Following up on the Bad Arguments to the Death Penalty post, we have the question Ought Wrongs To Be Righted?
No: not all of them. Here is the great late philosopher David Stove’s answer. From On Enlightenment (Transactions Publishers, New York, p. 174; link is not to same edition I have):
It does not follow, from something’s being morally wrong, that it ought to be removed. It does not follow that it would be morally preferable if that thing did not exist. It does not even follow that we have any moral obligations to try to remove it. X might be wrong, yet every alternative to X be as wrong as X is, or more wrong. It might be that even any attempt to remove X is as wrong as X is, or more so. It might be that every alternative to X, and any attempt to remove X, though not itself wrong, inevitably has effects which are as wrong as X, or worse. The inference fails yet again if (as most philosophers believe) “ought” implies “can.” For in that case there are at least some evils, namely the necessary evils, which no one can have any obligation to remove.
Necessary evil? Difficulty is that evil is equivocal, thus there are different ways to think of necessary evils. Guy is running down the street toward you and your daughter. He’s got a copy of the New York Times in his back pocket, a Koran in his left hand, and a machete in his right, well bloodied, which he’s used to hack up half a dozen pedestrians farther up the road. You have in your left hand your daughter’s right, and in your right hand there’s a well-oiled, fully loaded Smith & Wesson 460XVR, .460 Magnum five-round revolver (the rounds are too big for the weapon to hold six). Killing this maniac is an evil, a wrong, but a necessary one.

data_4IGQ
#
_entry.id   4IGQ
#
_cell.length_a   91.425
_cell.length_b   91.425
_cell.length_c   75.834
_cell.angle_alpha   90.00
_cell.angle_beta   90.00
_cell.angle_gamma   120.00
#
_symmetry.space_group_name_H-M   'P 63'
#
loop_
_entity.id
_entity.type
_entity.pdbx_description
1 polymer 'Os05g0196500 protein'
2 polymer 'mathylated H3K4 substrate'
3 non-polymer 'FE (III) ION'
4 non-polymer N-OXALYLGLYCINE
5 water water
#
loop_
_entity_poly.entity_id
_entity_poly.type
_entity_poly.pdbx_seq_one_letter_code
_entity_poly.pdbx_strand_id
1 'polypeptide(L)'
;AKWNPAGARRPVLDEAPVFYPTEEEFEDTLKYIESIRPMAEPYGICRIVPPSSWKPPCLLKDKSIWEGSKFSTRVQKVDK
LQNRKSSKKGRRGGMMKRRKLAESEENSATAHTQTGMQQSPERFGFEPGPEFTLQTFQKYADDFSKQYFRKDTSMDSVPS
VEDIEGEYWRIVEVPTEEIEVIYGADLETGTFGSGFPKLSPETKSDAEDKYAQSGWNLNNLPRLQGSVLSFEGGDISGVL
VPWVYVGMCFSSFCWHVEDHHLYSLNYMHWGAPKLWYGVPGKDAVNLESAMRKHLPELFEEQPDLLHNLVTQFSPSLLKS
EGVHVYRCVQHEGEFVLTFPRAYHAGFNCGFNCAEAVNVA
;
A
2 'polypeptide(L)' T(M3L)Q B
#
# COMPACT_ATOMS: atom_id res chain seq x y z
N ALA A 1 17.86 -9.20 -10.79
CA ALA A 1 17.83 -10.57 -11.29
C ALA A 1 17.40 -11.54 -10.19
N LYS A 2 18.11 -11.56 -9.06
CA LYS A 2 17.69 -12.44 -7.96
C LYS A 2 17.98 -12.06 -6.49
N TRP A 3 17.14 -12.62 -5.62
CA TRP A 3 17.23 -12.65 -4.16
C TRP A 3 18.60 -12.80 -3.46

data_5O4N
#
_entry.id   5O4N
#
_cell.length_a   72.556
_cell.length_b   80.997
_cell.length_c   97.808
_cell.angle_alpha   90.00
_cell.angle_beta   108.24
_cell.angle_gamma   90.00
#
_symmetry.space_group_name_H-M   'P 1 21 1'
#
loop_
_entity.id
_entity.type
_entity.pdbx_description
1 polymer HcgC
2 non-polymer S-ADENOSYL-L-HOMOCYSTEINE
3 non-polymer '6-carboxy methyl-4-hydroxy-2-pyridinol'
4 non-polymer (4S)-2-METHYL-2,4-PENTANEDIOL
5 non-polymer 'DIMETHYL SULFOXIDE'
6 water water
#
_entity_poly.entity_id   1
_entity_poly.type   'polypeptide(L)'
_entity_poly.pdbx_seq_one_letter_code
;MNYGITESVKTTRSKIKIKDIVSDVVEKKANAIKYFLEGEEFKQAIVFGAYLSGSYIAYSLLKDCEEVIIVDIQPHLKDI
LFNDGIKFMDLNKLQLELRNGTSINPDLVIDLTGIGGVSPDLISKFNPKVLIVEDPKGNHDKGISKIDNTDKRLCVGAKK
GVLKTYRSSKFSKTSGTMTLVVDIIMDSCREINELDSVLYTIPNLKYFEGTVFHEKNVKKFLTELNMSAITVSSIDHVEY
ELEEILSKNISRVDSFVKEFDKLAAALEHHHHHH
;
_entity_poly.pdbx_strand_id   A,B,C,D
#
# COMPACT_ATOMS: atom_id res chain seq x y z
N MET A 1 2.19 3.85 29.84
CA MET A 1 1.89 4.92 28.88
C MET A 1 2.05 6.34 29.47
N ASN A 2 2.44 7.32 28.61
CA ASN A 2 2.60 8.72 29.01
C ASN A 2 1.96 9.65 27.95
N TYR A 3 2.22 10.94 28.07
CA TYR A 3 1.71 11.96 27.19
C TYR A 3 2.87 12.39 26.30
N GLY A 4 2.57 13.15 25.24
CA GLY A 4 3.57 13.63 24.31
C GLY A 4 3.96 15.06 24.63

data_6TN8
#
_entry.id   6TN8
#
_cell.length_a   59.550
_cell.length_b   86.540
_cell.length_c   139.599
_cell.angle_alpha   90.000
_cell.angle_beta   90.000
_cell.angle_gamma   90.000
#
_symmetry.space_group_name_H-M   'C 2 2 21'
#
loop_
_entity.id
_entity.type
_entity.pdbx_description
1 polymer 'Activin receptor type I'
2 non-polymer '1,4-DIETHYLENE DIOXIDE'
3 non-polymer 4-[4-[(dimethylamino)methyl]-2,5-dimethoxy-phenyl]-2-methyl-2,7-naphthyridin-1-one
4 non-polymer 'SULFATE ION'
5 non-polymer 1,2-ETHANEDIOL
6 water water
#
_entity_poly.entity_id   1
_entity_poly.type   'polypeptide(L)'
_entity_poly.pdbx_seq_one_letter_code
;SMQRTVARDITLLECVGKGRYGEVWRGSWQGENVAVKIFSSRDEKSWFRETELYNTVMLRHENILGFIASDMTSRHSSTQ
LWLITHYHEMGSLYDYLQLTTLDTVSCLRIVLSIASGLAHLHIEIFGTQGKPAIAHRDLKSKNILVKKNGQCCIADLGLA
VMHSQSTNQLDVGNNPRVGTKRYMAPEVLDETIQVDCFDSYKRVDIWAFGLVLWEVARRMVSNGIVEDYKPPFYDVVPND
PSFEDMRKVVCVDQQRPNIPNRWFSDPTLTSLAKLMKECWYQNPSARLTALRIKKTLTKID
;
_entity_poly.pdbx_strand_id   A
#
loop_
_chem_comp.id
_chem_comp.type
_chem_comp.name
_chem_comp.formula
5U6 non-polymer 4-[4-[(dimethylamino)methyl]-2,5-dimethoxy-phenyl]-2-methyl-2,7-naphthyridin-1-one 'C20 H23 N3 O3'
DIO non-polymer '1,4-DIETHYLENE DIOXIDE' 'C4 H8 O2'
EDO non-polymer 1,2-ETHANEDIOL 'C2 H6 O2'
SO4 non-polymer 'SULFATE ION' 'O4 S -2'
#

Those hours you put in to make it to Carnegie Hall were sure painful, and pain is an evil, but a necessary one to bring about this greater good.
Could the death penalty, in some cases and circumstances (but not all), be a necessary evil? Surely our imaginations are fecund enough to show that it can.
[The above] are purely logical truths. But they are also truths which, at most periods of history, common experience of life has brought home to everyone of even moderate intelligence. That almost every decision is a choice among evils; that the best is the inveterate enemy of the good; that the road to hell is paved with good intentions; such proverbial dicta are among the most certain, as well as the most widely known, lessons of experience. But somehow or other, complete immunity to them is at once conferred upon anyone who attends a modern university.